In order to reach this aim nevertheless, so-called wave guides are used. They enlarge the output of the individual sound source which makes a very low distance between several vertically aligned sound sources possible. Additionally, these wave guides modify the delays of the sound waves in the transmission area of the hi speaker in a way that building a coherent wave front is possible.

With an ideal line array, a sound pressure level loss of only 3 dB for doubling the distance could be realized, in reality and depending on the system and the number of elements used, this value lies somewhere between the ideal 3 dB and the 6 dB of a cluster system. Thus using delay lines is still necessary especially for larger venues, but within a higher distance to the main PA. The reason is the improved directivity of the systems in comparison to conventional horn speakers.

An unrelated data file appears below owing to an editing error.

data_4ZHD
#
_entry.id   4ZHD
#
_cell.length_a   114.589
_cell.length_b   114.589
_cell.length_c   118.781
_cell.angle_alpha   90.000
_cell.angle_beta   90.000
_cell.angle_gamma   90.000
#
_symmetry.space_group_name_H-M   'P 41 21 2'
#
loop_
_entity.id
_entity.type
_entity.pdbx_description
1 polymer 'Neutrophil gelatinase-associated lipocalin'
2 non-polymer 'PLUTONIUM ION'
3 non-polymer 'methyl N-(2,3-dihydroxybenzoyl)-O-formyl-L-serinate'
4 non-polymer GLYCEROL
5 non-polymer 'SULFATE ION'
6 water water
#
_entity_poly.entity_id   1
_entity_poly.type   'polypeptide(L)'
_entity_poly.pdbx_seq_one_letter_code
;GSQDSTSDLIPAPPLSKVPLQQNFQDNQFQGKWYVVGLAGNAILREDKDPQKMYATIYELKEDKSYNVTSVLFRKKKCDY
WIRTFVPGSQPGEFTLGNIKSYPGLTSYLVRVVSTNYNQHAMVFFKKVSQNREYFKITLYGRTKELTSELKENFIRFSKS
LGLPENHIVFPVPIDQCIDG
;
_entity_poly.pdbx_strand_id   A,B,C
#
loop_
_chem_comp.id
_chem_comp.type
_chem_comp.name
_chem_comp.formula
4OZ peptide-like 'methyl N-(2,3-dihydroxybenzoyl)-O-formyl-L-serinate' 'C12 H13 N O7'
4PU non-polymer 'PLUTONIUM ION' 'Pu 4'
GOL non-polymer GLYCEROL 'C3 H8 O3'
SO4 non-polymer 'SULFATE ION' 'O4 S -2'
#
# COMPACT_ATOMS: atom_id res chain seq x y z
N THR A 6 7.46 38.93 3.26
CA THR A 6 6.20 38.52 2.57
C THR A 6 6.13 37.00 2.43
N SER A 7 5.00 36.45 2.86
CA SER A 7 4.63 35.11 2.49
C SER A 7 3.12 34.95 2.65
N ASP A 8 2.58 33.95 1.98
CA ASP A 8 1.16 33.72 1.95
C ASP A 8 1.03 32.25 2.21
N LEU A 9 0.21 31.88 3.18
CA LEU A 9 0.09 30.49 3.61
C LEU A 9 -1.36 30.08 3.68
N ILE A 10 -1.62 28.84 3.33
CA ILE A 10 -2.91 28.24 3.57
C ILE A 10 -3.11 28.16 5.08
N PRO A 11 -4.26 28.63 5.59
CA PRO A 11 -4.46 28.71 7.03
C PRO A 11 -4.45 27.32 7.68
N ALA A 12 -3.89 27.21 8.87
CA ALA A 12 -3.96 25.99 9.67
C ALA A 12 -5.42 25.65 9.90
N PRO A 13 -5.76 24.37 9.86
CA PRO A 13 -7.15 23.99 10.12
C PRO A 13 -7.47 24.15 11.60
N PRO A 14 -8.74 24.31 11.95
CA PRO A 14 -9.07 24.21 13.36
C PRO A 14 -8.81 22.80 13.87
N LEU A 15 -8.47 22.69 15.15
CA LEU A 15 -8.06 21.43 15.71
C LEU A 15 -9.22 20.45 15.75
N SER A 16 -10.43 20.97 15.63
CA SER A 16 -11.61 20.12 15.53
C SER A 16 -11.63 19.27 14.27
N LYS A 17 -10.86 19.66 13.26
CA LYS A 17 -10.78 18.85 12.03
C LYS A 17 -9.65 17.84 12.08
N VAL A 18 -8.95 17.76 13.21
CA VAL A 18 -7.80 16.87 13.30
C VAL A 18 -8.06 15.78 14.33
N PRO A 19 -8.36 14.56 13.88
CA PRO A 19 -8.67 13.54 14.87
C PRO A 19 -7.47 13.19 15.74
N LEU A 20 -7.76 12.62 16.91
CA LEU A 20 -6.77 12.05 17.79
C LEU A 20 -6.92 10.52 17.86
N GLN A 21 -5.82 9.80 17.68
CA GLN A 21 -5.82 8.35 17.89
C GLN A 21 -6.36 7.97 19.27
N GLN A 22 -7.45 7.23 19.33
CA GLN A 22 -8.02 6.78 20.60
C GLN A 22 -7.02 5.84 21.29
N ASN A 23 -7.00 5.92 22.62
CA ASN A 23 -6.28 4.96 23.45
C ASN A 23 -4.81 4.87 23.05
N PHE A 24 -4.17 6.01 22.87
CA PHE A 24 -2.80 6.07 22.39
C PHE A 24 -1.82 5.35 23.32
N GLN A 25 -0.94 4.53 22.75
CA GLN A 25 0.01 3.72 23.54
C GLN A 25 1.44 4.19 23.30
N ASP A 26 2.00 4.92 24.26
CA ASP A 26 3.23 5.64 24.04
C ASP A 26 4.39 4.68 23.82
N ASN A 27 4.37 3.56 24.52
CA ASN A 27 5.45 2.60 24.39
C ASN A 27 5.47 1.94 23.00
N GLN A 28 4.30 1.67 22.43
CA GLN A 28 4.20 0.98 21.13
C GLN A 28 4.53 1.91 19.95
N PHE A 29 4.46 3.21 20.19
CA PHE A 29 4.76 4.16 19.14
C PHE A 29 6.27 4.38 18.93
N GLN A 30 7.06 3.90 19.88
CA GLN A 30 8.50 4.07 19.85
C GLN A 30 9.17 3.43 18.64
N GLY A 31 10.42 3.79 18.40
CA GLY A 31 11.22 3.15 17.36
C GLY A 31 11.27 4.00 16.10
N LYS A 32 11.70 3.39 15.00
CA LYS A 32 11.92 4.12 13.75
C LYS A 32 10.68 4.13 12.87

linearray2Introducing line arrays led to a reduction of individual speakers up to one quarter which provided additional resources for lighting and video technology. With the introduction of the DMX protocol in 1990, it was especially the concurrent digitization of the lighting technology that considerably benefited from the smaller and lighter sound reinforcement systems.